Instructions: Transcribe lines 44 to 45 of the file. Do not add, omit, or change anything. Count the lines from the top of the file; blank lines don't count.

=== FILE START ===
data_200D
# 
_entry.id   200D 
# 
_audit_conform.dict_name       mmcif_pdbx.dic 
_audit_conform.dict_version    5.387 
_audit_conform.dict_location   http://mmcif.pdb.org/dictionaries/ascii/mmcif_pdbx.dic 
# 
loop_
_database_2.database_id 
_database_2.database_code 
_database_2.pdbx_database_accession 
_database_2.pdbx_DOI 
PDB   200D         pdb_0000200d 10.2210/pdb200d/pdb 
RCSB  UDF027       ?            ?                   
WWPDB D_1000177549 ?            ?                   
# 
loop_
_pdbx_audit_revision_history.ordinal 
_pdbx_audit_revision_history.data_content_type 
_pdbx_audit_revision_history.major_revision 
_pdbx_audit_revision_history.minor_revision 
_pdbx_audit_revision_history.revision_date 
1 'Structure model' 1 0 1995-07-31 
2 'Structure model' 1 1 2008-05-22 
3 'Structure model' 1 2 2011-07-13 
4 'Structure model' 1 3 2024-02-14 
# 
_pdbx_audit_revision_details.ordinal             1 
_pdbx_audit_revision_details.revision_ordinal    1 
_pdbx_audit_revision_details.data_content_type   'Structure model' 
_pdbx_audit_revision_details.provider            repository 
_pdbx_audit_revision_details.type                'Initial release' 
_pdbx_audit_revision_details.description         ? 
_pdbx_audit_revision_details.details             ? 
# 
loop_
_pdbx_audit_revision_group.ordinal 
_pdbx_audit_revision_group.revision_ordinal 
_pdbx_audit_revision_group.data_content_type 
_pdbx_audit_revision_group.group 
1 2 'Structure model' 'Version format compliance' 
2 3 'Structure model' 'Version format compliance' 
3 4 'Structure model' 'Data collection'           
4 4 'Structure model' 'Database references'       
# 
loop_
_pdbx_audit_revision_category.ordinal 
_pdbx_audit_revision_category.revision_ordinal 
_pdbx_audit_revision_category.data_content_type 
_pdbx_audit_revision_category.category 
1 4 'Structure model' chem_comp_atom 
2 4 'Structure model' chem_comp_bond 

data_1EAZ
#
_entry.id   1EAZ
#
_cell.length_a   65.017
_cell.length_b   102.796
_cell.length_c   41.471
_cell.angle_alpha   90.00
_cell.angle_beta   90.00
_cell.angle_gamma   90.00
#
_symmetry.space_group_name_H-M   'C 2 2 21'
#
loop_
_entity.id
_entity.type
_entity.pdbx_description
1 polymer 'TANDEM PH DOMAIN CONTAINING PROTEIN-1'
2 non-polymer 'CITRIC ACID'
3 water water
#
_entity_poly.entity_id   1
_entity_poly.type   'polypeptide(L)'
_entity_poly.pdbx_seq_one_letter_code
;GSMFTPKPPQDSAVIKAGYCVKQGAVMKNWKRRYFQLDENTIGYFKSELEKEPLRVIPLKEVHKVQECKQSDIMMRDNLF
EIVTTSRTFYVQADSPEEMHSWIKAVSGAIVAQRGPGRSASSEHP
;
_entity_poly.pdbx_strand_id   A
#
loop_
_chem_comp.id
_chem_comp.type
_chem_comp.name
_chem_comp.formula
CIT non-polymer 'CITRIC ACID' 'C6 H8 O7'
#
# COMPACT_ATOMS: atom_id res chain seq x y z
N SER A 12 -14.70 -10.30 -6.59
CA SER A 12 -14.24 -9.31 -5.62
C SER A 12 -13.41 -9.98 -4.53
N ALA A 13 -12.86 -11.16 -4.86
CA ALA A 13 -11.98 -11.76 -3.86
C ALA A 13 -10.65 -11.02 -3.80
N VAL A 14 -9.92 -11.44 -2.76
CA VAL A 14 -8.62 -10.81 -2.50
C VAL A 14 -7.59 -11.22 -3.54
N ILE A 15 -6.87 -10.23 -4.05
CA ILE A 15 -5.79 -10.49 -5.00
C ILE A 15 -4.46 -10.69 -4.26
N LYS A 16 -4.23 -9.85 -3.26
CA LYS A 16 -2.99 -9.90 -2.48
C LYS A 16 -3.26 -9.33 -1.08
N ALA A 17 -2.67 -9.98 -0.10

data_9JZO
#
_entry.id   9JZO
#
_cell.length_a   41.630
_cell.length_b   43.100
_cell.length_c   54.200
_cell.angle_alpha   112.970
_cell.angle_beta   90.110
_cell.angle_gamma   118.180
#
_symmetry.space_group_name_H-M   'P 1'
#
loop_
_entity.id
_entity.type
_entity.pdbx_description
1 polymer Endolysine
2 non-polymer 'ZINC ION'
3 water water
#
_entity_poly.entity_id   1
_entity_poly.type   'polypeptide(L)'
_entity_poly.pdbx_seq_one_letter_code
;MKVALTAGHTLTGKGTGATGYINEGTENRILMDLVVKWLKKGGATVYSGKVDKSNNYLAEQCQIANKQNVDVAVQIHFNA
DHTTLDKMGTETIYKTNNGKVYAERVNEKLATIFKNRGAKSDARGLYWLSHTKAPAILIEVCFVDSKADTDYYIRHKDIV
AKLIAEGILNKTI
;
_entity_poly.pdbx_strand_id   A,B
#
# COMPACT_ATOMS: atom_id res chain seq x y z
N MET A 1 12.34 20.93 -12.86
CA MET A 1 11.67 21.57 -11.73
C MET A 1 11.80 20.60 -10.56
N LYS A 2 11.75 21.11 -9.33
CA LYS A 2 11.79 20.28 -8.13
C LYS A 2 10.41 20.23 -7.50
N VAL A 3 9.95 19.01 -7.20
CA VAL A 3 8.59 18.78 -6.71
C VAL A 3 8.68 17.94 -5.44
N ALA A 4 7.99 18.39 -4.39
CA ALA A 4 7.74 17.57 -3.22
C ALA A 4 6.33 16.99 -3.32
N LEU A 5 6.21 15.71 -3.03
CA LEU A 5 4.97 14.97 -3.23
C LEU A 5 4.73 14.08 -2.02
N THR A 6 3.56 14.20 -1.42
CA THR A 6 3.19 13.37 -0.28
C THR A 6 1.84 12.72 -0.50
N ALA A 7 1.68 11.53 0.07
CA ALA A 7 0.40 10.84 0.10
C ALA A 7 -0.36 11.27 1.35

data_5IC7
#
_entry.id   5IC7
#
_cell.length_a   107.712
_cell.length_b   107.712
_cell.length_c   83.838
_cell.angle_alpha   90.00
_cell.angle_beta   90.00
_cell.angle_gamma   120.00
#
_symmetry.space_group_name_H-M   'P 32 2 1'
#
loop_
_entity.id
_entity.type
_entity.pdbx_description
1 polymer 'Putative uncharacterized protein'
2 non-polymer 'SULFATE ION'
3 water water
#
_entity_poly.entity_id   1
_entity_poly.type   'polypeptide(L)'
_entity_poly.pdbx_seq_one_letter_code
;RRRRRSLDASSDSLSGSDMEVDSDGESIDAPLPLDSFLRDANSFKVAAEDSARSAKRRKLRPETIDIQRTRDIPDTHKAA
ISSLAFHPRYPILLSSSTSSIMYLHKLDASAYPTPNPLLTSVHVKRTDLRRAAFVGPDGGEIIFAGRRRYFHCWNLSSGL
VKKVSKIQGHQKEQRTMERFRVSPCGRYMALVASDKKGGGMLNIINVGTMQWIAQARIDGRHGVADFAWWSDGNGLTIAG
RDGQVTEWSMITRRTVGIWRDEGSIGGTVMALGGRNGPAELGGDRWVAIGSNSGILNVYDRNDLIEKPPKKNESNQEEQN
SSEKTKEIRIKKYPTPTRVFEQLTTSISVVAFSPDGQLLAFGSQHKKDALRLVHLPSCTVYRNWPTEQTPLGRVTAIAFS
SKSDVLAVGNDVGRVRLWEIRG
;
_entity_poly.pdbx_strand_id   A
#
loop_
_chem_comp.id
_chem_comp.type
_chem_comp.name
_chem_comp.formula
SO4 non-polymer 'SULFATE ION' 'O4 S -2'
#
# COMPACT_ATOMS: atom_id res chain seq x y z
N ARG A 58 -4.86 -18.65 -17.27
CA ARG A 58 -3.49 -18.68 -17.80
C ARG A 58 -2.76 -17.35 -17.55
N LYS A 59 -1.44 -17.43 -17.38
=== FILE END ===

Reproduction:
3 4 'Structure model' 'Data collection'           
4 4 'Structure model' 'Database references'       